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To each there comes in their lifetime a special moment when they are figuratively tapped on the shoulder and offered the chance to do a very special thing, unique to them and fitted to their talents. What a tragedy if that moment finds them unprepared or unqualified for that which could have been their finest hour.

 - Winston Churchill

Chapter Three


            Having no idea of where else to go, Margaret ran to the sprawling residence of The Sage. It had been a while since she had last come to this place. She found the entrance to be unlocked, and quickly ducked inside. Even after an extended absence, the old man seemed unsurprised to see her. It was as if she had just visited a day or two ago.

            The Sage looked up at her from a manuscript he had been reading while seated at the worktable of his great hall. Smiling, he announced, “It is so nice to have you back here, princess. I must admit that your presence has always added greatly to my waning interest in life.”

            The familiar surroundings served to calm Margaret a bit, and to take the edge off of her fear. The Sage had not changed noticeably since their last talk. The room looked, felt, and even seemed to smell the same. The worktable may have held the same books – or at least some of the same books. As always, the place was well lit, though it was dark outside, and no candles seemed to be burning.

            A loud pounding shook the front door. A gruff voice demanded, “Open at once, in the name of the king!”

            Margaret looked at The Sage desperately. He was no fighting man, and his house was not a fortress, yet she had sought him out in the belief that he was somehow able to protect her. She looked to the windows, the floor and even the vaulted ceiling for a means of escape. Finding none, she stood frozen in the middle of the great hall.

            Again, the pounding at the door, more insistent this time.

            Irritated, The Sage rose from his seat and wandered over to the door. “Hold on, then. I am not a young man any more, as you all well know.” He shouted.

            “Stand where you are, and do not move – heed me well!” he ordered Margaret.

            Standing in the middle of the room, she watched The Sage go to the door, unfasten the several bolts, and open it to the soldiers who had come to take her. Briefly she worried. The Sage was no perfect man, as she well knew. Presumably he was no stranger to the greed and fear that often seemed to motivate people. Perhaps he had sold her out, or was to turn her over out of fear. Her misgivings were confirmed when he invited a small troop – three soldiers and their officer – to enter and search.

            She stood stock-still and staring in fear. They would have her now. The sense of betrayal was far stronger than the fear. The Sage was the one man that she thought she could trust, a man who had nurtured her and known her all of her life. When even her own father sought her destruction, The Sage had seemed to be her refuge.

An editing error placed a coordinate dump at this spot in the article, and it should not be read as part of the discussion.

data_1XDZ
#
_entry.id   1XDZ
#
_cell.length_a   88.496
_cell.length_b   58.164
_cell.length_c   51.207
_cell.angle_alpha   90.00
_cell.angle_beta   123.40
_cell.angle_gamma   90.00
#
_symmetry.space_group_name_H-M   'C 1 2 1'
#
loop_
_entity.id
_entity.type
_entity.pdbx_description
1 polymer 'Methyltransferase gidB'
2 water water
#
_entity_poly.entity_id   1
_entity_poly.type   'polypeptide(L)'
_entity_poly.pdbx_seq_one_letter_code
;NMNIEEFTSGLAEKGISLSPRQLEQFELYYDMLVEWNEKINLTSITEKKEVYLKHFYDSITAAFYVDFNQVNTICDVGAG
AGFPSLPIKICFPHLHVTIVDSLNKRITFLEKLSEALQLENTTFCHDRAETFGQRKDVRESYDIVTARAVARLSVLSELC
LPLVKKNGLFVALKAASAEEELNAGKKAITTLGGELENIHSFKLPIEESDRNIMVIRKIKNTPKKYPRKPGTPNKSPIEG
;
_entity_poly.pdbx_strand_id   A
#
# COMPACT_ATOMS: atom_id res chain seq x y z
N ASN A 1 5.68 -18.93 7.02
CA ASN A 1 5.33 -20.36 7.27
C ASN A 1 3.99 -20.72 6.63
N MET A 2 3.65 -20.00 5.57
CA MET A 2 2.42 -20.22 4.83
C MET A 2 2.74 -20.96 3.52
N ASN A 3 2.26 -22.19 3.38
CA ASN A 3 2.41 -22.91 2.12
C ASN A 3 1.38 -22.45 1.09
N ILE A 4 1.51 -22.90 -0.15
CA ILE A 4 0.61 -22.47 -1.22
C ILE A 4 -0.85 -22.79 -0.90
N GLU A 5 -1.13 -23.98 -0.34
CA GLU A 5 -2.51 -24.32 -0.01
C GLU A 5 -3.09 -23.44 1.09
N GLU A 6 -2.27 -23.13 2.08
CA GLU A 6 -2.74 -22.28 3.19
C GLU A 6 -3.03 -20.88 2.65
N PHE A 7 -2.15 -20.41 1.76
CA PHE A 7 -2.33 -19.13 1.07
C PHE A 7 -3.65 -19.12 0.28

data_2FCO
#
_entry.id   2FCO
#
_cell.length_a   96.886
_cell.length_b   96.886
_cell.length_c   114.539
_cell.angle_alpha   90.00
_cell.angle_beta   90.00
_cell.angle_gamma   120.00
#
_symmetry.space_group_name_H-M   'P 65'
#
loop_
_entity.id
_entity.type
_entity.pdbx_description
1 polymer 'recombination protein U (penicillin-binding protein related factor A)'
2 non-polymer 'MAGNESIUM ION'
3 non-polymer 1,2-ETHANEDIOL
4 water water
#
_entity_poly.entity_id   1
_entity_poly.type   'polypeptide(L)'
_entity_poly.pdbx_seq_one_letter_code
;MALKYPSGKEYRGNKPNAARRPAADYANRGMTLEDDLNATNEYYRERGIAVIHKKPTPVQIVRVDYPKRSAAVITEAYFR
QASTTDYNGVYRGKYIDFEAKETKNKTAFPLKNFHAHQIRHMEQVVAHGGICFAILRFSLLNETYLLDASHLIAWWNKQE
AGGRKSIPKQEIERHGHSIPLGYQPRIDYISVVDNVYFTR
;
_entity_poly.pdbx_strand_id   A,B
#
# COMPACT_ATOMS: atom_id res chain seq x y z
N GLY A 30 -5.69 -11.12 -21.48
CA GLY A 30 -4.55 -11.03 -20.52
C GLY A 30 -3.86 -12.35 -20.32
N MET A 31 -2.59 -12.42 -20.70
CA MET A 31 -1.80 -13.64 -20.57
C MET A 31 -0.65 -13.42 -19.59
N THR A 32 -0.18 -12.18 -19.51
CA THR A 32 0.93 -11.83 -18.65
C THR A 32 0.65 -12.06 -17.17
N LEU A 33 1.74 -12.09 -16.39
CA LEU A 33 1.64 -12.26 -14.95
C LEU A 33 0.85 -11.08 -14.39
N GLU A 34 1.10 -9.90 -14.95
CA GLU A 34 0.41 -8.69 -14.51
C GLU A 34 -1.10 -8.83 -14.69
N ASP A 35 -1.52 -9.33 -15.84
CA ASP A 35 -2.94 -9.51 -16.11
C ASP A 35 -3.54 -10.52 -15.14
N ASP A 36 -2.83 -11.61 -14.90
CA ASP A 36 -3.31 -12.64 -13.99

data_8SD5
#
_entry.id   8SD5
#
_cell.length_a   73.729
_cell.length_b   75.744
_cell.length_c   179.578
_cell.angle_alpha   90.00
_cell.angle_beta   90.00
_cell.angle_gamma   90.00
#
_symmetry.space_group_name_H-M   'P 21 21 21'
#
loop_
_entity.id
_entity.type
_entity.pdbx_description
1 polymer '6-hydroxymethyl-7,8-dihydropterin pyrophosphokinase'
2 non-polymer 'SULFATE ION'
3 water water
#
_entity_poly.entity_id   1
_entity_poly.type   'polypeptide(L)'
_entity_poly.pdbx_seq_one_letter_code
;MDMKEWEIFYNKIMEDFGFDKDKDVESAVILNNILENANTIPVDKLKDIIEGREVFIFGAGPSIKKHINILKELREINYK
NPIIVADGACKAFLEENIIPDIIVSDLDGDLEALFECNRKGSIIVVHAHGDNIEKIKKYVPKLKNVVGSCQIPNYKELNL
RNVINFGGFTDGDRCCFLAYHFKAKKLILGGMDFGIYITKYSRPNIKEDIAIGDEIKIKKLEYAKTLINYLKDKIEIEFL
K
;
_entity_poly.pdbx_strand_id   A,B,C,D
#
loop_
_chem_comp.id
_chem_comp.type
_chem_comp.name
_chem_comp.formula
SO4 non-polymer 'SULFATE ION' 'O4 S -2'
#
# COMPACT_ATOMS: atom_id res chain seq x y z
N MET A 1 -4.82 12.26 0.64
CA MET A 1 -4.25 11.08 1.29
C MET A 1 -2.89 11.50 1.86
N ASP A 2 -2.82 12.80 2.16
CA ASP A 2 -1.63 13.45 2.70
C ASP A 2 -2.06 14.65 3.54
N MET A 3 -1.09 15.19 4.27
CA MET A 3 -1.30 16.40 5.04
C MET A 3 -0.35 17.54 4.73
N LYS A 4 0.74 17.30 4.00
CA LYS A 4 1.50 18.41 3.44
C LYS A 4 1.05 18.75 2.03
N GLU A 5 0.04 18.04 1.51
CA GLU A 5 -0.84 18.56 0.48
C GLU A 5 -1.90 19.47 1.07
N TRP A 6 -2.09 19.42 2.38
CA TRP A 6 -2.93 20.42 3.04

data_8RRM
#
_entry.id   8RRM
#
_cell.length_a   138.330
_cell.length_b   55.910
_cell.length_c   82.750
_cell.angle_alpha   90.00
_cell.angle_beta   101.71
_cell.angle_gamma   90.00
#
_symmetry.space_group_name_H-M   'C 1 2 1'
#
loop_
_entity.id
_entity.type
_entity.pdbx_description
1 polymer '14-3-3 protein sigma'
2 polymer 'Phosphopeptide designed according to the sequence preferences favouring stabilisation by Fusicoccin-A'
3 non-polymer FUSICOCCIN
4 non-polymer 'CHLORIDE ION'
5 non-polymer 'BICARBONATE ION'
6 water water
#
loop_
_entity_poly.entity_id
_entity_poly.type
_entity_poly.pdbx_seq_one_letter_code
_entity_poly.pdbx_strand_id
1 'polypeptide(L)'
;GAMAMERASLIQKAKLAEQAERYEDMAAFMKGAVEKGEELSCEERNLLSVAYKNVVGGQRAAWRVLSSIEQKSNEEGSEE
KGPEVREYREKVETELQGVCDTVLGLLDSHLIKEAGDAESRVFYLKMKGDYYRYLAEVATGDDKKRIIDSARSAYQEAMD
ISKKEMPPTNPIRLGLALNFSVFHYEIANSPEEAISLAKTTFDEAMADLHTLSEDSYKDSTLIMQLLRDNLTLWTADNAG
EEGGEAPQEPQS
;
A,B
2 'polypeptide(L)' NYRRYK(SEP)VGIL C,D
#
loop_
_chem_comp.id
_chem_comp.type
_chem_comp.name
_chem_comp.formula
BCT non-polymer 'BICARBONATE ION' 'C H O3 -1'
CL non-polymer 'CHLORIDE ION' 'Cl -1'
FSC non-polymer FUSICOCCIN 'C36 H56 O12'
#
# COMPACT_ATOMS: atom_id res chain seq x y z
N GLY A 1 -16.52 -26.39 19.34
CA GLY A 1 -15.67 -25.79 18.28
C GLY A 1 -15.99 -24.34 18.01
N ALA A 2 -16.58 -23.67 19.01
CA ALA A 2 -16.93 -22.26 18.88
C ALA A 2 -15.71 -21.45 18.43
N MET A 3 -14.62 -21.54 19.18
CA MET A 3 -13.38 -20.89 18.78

Even now, her mind was contemptuous of the soldiers. She was standing in the middle of the room and could hardly have been missed, yet they still methodically searched closets, cupboards, and cabinet’s – slaves to orders and procedures as always. Eventually, they got to her. The officer advanced upon her, grasped her by the shoulders, and moved her aside. He then opened a hamper behind where she had stood, and searched it. Having finished, he once more grasped her by the shoulders and moved her back to her original spot.

            The troop passed her and continued on, searching the rest of the great hall before moving on to the rest of the house. For the better part of an hour, she heard the various thumps, crashes and clatters that indicated a thorough and violent rummaging of the house.

            Finally the men came back into the great hall. They were covered with dirt, and a bit disheveled from their efforts. Coming upon The Sage, the officer of the troop warned him, “If she should come here, you must advise us at once. There will be a reward for any aid tendered, and a very severe punishment should you conceal her from us.”

            The Sage nodded in understanding, and answered, “Should I see her outside, I will refuse her entry, and immediately call out an alarm.”

            The officer nodded in approval, and led his men outside. The sage then bolted the door, and turned to look at his guest.

            Knowing that The Sage never did anything without thought and purpose, Margaret commented, “An interesting way to phrase your response. You took care to avoid lying, while at the same time withholding any useful information.”

            The Sage nodded and replied, “I have certain protections and liberties, provided I always speak the truth and always hold to my word. It also clarifies my mind for my studies and for certain work that I am advancing. Nothing twists, clutters, and interferes with the workings of the mind as much as the habit of lying. The whole of the mental apparatus is opposed to it. Of course, this means that once you leave this house, you must not attempt to return. Doubtless, there will be a watch on the house; but they will not come back, as long as they see nothing suspicious. You are safe for now.”

            “What can I do?” she asked.

            “You once made a brash promise to change the facts and thus alter the truth. You hoped to become a great scholar and a great queen who ruled her kingdom like a king. You have now been given the gift of a curse to force you to pursue that which you most desire.” The Sage replied.

            “I hardly know where to start. Certainly I am no heir to my father’s kingdom.” She said.